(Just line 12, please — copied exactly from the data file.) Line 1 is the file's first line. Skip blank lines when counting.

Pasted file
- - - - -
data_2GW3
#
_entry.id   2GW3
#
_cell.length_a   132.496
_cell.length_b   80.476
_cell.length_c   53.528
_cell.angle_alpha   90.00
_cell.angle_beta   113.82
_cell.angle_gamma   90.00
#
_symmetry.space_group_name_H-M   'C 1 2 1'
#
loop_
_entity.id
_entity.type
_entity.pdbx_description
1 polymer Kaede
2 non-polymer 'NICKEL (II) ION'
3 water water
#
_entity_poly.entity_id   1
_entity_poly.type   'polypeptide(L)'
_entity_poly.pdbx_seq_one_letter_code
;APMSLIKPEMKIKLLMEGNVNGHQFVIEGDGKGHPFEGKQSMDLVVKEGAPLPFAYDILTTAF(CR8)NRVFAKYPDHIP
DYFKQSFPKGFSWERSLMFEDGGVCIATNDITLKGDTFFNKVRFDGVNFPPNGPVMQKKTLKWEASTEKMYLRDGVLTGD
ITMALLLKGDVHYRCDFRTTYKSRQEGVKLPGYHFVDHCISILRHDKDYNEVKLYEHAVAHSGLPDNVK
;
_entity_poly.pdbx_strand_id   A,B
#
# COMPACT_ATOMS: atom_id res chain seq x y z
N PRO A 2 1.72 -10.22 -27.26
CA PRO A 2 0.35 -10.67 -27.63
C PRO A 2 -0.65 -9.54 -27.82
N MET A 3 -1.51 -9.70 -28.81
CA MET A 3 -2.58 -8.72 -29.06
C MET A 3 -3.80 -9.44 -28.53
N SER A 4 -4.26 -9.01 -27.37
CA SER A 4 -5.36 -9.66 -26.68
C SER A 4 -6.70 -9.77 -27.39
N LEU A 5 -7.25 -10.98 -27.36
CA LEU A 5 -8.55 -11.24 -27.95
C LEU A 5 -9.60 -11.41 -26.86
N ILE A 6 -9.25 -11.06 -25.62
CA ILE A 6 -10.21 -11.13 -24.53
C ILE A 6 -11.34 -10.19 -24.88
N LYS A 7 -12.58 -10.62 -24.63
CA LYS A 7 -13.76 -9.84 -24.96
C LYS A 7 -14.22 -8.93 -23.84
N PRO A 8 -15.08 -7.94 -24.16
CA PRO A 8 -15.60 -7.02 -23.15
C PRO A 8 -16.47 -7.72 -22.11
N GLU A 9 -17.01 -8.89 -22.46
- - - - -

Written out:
_symmetry.space_group_name_H-M   'C 1 2 1'